No matter what boat I end up buying I’m going to modify the mast. Make it shorter and make it easy to lay down and raise easily so I duck under bridges as I cruise the inland waterways. For example, the mast of a Catalina 22 is 29’1″. It would be scary trying to creep under a 30-foot bridge with less than a foot of clearance. A breezy chop or the wake from a slow-moving nearby boat could easily have you nailing the underside of the bridge.
Between Ft. Lauderdale’s inlet and the one in West Palm Beach, roughly 40 miles, there are 19 bridges. There are only two that don’t present a problem: Lauderdale’s 17th Street bridge at 55′ and the Lake Worth Bascule Bridge at 35-feet. The Linton Blvd. Bascule Bridge in Boca Raton has a clearance of 30-feet and you’d have your heart in your throat trying to creep under it.
It’s not so bad going down the 24 miles to Government Cut in Miami. There are only 11 bridges. Two of them, N.E. 192nd Street Bridge at 65-feet and the Julia Tuttle at 55-feet are no problem. The Sunny Isles bridge at 30-feet is one of the “iffy” ones. So that means there are eight bridges you have to wait to have opened for you and ALL of them have specific opening times. Of the 30 bridges between Government Cut in Miami and West Palm Beach Inlet that 22-foot sailboat you’d have to wait for 26 of them to open so you could continue on your journey. And if you weren’t at the bridge for a scheduled opening time you’d have to circle around for up to a half hour to get through. So, if you’re planning to take a trip to Peanut Island in WPB from Ft. Lauderdale in a boat that’s going to plod along at about 6 mph, at best, even if you hit every bridge opening perfectly, an impossibility, you’re looking at a VERY long day.
The solution, of course is being able to raise and lower your mast so you can creep under almost all the bridges you’re ever going to encounter. But raising and lowering the mast of a even a Catalina 22 and similar boats that have shrouds is NOT an easy thing to do no matter HOW MUCH the builders tout the simplicity of THEIR boats.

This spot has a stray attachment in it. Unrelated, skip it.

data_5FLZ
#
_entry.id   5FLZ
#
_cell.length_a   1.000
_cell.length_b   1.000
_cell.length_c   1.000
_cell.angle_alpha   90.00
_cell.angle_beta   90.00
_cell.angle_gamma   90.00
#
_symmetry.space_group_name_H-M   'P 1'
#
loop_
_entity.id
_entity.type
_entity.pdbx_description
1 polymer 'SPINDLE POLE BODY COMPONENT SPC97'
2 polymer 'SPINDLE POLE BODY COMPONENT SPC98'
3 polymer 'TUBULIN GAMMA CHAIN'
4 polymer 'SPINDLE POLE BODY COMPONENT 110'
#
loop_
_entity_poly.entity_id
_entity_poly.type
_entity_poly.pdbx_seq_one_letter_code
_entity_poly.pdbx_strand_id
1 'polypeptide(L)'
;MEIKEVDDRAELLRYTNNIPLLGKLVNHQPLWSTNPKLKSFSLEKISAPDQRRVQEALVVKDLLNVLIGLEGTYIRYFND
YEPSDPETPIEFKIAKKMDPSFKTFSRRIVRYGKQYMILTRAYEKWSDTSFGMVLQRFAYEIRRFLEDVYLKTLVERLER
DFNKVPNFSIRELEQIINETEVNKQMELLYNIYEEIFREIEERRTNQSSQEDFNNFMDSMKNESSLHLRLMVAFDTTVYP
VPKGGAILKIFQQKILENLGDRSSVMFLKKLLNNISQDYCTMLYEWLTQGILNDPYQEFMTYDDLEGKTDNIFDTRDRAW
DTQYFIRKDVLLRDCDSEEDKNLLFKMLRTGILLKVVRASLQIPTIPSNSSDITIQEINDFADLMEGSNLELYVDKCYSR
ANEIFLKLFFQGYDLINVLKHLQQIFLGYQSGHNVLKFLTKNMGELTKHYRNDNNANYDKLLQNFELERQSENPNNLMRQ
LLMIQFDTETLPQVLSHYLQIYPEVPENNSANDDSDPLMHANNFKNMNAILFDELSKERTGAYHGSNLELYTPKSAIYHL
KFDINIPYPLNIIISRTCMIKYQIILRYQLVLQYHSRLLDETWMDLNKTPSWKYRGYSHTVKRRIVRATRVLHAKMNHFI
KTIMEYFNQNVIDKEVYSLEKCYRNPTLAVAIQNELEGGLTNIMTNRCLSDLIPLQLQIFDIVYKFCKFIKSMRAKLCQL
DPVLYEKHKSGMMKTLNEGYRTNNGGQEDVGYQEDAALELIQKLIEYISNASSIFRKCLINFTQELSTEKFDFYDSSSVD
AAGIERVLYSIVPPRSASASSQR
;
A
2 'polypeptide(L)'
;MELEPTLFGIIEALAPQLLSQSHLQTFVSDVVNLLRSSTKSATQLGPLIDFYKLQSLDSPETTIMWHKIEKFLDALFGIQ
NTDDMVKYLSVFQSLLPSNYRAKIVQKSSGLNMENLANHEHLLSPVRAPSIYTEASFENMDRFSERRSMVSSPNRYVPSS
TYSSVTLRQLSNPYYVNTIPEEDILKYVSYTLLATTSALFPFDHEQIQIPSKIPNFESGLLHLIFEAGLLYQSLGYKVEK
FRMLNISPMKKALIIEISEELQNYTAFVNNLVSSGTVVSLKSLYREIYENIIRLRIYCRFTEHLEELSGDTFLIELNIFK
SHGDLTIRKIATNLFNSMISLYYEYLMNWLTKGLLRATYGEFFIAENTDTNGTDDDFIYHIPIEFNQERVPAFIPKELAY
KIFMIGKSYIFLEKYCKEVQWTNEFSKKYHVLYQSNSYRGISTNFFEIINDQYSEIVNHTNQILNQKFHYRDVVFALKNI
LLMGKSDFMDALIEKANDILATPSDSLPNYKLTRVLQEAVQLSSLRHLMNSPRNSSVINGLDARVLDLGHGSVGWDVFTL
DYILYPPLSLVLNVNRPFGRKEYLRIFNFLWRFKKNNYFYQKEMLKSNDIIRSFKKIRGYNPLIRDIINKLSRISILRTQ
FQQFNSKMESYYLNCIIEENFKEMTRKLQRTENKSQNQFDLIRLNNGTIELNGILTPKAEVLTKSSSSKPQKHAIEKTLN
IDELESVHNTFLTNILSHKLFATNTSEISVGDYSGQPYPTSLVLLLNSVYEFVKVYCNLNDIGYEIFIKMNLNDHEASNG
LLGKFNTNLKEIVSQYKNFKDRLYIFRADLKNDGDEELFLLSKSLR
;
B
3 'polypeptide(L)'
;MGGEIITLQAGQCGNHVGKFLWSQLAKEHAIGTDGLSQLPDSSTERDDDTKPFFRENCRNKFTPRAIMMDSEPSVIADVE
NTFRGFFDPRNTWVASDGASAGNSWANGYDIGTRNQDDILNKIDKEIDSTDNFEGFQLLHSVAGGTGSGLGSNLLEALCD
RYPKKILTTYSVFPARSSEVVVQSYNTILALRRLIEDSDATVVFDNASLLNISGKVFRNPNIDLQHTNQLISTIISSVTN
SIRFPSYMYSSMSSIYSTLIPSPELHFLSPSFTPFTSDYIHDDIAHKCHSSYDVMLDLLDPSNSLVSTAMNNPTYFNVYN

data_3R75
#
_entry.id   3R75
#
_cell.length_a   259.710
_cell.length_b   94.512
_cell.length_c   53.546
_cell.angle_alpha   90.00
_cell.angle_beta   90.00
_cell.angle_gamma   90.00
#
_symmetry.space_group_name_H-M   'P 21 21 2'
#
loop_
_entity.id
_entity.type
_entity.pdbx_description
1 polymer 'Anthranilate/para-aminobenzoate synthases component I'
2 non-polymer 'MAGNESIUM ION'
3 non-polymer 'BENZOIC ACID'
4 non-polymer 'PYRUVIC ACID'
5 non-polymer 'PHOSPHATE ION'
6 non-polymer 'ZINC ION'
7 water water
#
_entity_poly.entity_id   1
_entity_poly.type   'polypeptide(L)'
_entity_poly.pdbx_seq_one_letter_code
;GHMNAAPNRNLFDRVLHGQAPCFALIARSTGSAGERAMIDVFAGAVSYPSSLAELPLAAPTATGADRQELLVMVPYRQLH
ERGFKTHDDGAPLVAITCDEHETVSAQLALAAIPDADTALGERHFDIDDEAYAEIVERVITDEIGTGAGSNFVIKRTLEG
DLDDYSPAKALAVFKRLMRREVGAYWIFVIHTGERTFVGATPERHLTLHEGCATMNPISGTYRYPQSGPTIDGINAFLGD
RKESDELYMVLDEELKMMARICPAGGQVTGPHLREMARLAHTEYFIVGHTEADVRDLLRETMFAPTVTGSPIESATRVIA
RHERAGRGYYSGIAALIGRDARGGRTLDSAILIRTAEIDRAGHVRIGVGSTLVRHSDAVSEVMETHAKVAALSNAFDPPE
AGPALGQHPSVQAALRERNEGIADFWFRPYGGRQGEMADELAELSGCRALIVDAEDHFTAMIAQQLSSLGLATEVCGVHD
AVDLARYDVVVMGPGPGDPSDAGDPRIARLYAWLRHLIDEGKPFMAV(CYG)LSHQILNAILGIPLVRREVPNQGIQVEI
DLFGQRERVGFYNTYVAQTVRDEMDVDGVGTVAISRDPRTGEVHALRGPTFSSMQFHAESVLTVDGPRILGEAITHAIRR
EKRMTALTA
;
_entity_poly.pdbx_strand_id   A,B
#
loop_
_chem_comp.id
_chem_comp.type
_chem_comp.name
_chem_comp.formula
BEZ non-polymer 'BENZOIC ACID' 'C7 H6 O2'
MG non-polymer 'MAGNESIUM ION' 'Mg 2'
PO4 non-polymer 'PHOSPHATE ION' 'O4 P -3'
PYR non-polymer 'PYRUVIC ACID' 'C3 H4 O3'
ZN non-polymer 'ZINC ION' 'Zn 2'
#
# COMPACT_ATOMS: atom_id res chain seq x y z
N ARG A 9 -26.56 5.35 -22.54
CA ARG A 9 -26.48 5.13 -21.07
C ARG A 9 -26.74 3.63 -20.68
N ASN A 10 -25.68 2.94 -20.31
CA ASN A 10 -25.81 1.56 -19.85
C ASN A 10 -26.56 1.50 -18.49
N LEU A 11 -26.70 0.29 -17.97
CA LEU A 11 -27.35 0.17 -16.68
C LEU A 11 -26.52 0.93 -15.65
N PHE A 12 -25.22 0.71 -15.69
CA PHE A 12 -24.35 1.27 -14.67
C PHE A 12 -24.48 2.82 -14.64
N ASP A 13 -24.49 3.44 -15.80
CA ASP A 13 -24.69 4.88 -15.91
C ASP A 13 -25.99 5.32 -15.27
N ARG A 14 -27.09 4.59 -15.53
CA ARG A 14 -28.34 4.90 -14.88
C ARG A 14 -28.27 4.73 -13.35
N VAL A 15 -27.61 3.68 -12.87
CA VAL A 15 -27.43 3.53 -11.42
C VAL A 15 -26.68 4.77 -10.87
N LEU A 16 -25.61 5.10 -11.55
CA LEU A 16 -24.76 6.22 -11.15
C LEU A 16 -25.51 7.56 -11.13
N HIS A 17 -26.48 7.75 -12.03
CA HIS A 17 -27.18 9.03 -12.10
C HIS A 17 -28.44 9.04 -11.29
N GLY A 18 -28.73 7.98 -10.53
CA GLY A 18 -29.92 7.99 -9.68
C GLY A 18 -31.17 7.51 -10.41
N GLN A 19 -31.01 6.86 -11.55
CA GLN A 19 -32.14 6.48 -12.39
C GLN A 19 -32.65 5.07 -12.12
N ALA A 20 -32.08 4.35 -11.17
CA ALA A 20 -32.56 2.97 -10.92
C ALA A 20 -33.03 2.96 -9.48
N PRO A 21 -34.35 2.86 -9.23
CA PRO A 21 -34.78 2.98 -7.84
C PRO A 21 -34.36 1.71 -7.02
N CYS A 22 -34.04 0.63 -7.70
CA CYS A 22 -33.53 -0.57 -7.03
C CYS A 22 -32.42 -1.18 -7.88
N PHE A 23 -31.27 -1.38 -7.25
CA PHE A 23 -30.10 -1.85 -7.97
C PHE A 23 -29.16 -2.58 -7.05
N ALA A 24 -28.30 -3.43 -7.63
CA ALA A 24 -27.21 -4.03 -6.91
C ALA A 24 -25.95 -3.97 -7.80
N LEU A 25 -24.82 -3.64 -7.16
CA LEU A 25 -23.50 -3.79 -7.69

Does this look simple to you?
Not only that, but I don’t want to have a mast that’s longer than the boat itself…
My idea is to build a mast tabernacle. I’d want it high enough so that when the mast is lowered the mast would clear the pilot house I’d eventually like to build.
From a Facebook response to a previous mention of this people have written saying, “MY boat has a tabernacle” and then they send a picture of something like THIS…
Well, technically they’re correct, it IS a tabernacle but THIS is more along the lines of what I’m thinking of…
Lowered it would look like this…
AND I’d want to add some weight to the bottom of the mast, like this one, to counterbalance the whole lot and make raising and lowering an easy one-man task.
With an arrangement like the two boats above you’d be able to clear nearly every bridge you meet. And think about this…during thunderstorms lightning strikes the highest thing around, and if you’re on a sailboat the highest thing around is YOUR MAST! Wouldn’t it be great if you could quickly and easily lower the mast making you less of a target? You might say, “But I’m out sailing, I CAN’T lower my mast.” But I’m generally going to be on inland waterways so as a storm approaches I can duck into shallower water somewhere, drop anchor, lower the mast, wait it out in the comfort of the cabin.
I want an unstayed mast and will go for either a junk rig or a balanced lug. I won’t be carrying as much square footage, that’s for sure, but when I am using the sails it will be with the wind abeam, on the quarter or dead astern. No more beating into the wind. God invented engines to allow boats to do that. The “auxiliary power” on MY boat will be the sails, NOT the engine.
One response to “Masts”
Is there much reliable wind on these waterways?
Depends on the direction you’re heading. I’ve made 5 trips on the Atlantic ICW and only a few times did I ever see people with their sails unfurled no matter what kind of wind there was. Naturally in those narrow waterways you’re not going to be able to tack effectively but still. And I can’t tell you how many times over the years I’ve seen sailboats off the beach in Fort Lauderdale heading north and south under power only with their sails furled and a nice breeze blowing. My future boat is going to move, essentially under motor power and the sails are only going to be used when the wind is “just right.” That’s why I want to modify the rig and fly either a junk rig or a balanced lug. Easy to raise and lower.